Jonathan GavioGaviao is a 23-year-old professional poker player from College Station, TX. A student at Texas A&M University, he is currently on a hiatus for missionary work. Most people probably don’t think of poker right off the bat when they think of missionary work, but for Gaviao, they seem to work hand-in-hand. In fact, Gaviao said that his faith and the perspective it shed on the situation is a reason for his success. Judging by the amount of poker chips he’s scooped, I wouldn’t argue it.

Gig 'Em “I felt really confident when we got down to four-handed and I took over the chip lead,” Gaviao said of his run. “I felt like I was playing really well. I knew that whatever happened, it happened for a reason and I was alright with that. Whether I won or lost; there’s more important things in life.”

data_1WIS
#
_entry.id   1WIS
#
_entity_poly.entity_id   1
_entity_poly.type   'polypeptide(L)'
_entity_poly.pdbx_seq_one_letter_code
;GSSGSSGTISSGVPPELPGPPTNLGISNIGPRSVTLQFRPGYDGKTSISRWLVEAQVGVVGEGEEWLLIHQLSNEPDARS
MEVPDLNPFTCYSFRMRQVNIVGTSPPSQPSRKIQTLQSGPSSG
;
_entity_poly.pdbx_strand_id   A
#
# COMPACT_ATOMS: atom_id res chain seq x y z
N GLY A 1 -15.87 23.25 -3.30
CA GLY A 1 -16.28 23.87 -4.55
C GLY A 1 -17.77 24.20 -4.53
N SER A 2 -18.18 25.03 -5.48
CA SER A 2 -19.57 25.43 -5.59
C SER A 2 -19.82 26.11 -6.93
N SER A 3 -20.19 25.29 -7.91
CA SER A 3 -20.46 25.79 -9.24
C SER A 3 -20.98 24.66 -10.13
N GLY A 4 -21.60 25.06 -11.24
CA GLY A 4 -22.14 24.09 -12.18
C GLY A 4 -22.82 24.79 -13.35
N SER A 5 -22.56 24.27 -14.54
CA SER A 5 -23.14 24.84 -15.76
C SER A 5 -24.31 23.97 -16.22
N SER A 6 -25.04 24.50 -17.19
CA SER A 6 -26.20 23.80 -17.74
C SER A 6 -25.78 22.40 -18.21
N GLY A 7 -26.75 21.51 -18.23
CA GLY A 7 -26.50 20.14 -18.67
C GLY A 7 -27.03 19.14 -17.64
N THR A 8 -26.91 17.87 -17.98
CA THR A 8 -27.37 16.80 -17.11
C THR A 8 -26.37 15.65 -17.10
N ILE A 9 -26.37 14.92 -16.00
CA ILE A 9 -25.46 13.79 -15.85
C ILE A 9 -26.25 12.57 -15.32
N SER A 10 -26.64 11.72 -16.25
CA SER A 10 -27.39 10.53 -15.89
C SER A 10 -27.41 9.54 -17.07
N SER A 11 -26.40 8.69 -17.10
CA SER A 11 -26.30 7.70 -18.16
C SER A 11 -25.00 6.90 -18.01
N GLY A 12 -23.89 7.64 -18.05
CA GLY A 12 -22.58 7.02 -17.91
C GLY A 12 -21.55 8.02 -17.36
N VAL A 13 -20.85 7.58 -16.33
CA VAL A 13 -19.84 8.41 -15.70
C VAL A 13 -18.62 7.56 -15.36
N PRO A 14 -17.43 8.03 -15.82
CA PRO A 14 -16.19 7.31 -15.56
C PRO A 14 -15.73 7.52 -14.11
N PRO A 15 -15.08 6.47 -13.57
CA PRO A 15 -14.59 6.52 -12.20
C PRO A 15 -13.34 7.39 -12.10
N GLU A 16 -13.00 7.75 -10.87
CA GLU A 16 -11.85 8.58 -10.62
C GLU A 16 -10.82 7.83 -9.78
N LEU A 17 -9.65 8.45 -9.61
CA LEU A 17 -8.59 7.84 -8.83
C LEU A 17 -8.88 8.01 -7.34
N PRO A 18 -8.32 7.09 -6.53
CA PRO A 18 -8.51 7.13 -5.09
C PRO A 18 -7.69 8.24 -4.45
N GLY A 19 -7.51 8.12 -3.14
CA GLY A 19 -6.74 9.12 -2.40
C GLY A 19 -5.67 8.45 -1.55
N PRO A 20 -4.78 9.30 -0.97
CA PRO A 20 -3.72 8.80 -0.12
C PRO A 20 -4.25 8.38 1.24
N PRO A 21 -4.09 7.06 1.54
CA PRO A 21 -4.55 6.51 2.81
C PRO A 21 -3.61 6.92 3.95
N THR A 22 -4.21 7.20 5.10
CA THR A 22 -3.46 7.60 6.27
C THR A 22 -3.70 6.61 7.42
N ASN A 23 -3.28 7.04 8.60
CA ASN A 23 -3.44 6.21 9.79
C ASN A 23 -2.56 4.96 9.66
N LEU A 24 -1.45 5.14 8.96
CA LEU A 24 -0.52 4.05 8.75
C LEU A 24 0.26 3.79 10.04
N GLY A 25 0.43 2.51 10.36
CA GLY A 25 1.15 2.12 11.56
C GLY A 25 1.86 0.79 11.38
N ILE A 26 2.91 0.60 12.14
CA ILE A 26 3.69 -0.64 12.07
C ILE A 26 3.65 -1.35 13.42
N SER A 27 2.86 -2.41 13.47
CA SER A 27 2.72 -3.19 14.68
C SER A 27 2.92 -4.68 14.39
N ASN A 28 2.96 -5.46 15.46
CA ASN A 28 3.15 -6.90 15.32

That might not work for most poker players, but it sure seems to work for Gaviao. GIG ‘EM!

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Vinny The GrinderBy The Grinder

Poker isn’t a game for nice guys. Sure, there are nice guys in the game, but they don’t come without a shady spot or two. Then, of course, you have the real bad ones. Of course, they have good sides to them. This sounds much like a Poker Yin-Yang, doesn’t it? Given a choice though, don’t we all love the bad guys in poker, and at times want to be like them? I mean the real hardcore gangster material, who have been poster boys of this vice.